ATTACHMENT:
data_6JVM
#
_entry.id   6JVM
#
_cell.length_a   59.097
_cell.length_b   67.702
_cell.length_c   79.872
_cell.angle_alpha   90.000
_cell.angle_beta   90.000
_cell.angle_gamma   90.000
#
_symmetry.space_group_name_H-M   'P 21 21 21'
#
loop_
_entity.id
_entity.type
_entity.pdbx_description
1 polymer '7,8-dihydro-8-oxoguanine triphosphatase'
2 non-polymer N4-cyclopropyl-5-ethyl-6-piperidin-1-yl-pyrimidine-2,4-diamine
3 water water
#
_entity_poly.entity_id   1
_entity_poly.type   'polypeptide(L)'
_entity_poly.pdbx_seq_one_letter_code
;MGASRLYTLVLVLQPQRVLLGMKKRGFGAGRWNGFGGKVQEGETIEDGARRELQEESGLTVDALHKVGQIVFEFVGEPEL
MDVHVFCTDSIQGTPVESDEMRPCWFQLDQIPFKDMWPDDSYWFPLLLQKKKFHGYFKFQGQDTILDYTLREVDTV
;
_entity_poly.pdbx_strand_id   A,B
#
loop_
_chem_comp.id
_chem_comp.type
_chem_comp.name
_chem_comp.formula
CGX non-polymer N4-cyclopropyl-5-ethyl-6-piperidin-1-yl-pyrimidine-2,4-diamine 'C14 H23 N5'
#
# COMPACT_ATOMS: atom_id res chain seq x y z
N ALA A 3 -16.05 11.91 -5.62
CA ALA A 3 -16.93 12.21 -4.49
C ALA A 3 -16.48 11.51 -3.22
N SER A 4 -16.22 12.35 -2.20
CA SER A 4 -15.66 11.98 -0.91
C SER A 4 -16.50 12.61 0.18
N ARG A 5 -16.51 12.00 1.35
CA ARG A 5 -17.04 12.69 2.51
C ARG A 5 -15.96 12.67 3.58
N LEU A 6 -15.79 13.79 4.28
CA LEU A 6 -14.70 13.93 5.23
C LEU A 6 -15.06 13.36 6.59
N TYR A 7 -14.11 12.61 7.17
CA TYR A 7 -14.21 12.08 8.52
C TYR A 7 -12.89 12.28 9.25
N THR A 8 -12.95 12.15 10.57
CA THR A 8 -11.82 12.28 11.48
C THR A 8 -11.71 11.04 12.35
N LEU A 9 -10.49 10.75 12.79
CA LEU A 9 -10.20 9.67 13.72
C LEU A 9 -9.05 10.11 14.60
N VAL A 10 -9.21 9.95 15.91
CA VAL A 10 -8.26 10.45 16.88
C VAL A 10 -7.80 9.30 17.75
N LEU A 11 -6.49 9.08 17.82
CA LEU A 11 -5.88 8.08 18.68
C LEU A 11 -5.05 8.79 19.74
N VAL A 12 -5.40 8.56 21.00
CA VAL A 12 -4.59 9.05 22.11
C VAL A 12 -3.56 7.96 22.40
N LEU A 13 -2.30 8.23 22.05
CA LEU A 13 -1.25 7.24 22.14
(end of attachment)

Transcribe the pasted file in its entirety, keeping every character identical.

data_6JVM
#
_entry.id   6JVM
#
_cell.length_a   59.097
_cell.length_b   67.702
_cell.length_c   79.872
_cell.angle_alpha   90.000
_cell.angle_beta   90.000
_cell.angle_gamma   90.000
#
_symmetry.space_group_name_H-M   'P 21 21 21'
#
loop_
_entity.id
_entity.type
_entity.pdbx_description
1 polymer '7,8-dihydro-8-oxoguanine triphosphatase'
2 non-polymer N4-cyclopropyl-5-ethyl-6-piperidin-1-yl-pyrimidine-2,4-diamine
3 water water
#
_entity_poly.entity_id   1
_entity_poly.type   'polypeptide(L)'
_entity_poly.pdbx_seq_one_letter_code
;MGASRLYTLVLVLQPQRVLLGMKKRGFGAGRWNGFGGKVQEGETIEDGARRELQEESGLTVDALHKVGQIVFEFVGEPEL
MDVHVFCTDSIQGTPVESDEMRPCWFQLDQIPFKDMWPDDSYWFPLLLQKKKFHGYFKFQGQDTILDYTLREVDTV
;
_entity_poly.pdbx_strand_id   A,B
#
loop_
_chem_comp.id
_chem_comp.type
_chem_comp.name
_chem_comp.formula
CGX non-polymer N4-cyclopropyl-5-ethyl-6-piperidin-1-yl-pyrimidine-2,4-diamine 'C14 H23 N5'
#
# COMPACT_ATOMS: atom_id res chain seq x y z
N ALA A 3 -16.05 11.91 -5.62
CA ALA A 3 -16.93 12.21 -4.49
C ALA A 3 -16.48 11.51 -3.22
N SER A 4 -16.22 12.35 -2.20
CA SER A 4 -15.66 11.98 -0.91
C SER A 4 -16.50 12.61 0.18
N ARG A 5 -16.51 12.00 1.35
CA ARG A 5 -17.04 12.69 2.51
C ARG A 5 -15.96 12.67 3.58
N LEU A 6 -15.79 13.79 4.28
CA LEU A 6 -14.70 13.93 5.23
C LEU A 6 -15.06 13.36 6.59
N TYR A 7 -14.11 12.61 7.17
CA TYR A 7 -14.21 12.08 8.52
C TYR A 7 -12.89 12.28 9.25
N THR A 8 -12.95 12.15 10.57
CA THR A 8 -11.82 12.28 11.48
C THR A 8 -11.71 11.04 12.35
N LEU A 9 -10.49 10.75 12.79
CA LEU A 9 -10.20 9.67 13.72
C LEU A 9 -9.05 10.11 14.60
N VAL A 10 -9.21 9.95 15.91
CA VAL A 10 -8.26 10.45 16.88
C VAL A 10 -7.80 9.30 17.75
N LEU A 11 -6.49 9.08 17.82
CA LEU A 11 -5.88 8.08 18.68
C LEU A 11 -5.05 8.79 19.74
N VAL A 12 -5.40 8.56 21.00
CA VAL A 12 -4.59 9.05 22.11
C VAL A 12 -3.56 7.96 22.40
N LEU A 13 -2.30 8.23 22.05
CA LEU A 13 -1.25 7.24 22.14